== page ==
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What is the smallest distance between the origin and a point on the graph of $y=\dfrac{1}{\sqrt{2}}\left(x^2-3\right)$? 

 Aug 4, 2021
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First I extracted easy info by looking at the formula.

It is a concave up parabola.  The axis of symmetry is the y axis (x=0) 

The closest point to the origin would have to be in the part under the x axis.

I decided to use calculus to get the answer.  If you have not done any calculus then there must be a different way to do it.

You will need to tell us if you have not done any calc yet.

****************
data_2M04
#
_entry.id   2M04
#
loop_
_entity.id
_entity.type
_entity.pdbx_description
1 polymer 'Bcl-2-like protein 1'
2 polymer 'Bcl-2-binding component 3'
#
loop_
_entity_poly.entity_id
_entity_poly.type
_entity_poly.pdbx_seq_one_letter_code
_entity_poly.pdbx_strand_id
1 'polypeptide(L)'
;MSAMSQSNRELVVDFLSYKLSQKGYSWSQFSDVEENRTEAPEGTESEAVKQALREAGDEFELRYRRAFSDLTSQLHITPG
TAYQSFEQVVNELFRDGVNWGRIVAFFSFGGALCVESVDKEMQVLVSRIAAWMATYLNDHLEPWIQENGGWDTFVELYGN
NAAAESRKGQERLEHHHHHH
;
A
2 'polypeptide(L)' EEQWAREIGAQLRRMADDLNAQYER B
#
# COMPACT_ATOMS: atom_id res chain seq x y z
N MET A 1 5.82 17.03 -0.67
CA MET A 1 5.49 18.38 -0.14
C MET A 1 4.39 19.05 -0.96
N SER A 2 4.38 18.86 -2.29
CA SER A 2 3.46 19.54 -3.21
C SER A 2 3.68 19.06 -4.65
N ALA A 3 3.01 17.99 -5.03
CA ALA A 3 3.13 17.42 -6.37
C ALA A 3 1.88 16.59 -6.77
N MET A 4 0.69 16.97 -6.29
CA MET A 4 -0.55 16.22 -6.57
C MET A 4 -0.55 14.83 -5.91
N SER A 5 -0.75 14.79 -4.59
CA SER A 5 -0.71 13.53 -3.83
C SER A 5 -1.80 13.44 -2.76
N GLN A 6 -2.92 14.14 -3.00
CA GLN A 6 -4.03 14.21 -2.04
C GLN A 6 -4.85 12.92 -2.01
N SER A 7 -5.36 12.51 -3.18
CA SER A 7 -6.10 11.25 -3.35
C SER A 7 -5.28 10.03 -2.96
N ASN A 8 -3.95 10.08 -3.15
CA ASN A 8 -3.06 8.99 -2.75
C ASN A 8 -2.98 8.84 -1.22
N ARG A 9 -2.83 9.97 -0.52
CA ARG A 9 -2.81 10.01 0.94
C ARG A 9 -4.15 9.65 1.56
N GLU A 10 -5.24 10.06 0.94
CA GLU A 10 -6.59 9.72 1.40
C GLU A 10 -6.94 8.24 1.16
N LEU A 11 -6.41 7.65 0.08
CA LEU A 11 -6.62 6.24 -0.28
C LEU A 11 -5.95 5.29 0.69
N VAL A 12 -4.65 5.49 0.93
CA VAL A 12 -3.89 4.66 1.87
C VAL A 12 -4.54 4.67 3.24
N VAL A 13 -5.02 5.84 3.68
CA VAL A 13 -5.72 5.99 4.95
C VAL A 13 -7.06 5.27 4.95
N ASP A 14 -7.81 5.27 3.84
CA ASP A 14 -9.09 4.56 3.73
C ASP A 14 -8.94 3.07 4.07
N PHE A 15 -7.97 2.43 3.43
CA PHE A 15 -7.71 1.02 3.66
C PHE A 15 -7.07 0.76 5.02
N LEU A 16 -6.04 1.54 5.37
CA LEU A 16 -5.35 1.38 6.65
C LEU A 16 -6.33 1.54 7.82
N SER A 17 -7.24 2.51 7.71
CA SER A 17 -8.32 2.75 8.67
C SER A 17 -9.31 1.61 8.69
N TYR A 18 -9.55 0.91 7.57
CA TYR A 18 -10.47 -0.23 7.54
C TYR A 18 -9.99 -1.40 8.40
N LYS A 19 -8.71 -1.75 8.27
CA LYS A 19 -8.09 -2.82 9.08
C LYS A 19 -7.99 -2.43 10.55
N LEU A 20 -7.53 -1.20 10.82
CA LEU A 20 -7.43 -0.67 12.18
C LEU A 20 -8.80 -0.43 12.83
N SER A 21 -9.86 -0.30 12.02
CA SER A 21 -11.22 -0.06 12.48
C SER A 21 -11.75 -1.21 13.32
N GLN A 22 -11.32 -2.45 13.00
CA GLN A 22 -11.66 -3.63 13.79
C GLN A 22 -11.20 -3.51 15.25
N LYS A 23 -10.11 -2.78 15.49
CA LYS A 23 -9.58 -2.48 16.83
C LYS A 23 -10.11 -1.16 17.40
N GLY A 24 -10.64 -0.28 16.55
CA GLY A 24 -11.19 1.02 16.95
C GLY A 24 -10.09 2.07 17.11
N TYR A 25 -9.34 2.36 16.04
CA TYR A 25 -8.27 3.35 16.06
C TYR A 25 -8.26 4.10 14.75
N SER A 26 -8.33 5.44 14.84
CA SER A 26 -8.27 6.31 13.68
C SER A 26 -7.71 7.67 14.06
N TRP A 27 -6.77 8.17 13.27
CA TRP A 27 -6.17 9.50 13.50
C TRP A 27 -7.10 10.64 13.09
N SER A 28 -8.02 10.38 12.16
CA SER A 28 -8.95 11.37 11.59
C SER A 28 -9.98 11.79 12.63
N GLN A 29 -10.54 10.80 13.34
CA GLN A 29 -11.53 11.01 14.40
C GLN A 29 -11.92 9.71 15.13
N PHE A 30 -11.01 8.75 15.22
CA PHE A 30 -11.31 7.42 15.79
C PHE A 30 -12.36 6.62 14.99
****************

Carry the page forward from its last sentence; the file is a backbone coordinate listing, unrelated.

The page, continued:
I took the 2 points

 

\((0,0) \qquad and \qquad \left(x,\frac{1}{\sqrt2}(x^2-3)\right)\)

 

I used the distance formula to get an expression for the distance between them. I called it D

Then I differentiated that with respect to x   to get    dD/dx

 

I then put that =0 to get the stationary (stat) points.  I knew from the graph that any stat point would give a minumum value.

 

The stat points I got were x= +/- sqrt2.

 

Find the y value that goes with that and from that find D.

 

I drew this to help you see what is happening.  It is interactive, you can move the P point to see that these two answer points give the minimum distance from (0,0)

 

https://www.geogebra.org/classic/h3qg8gay

 

Any questions?  You are welcome to ask but make you show that you have put some effort in to understand this first.

 Aug 6, 2021

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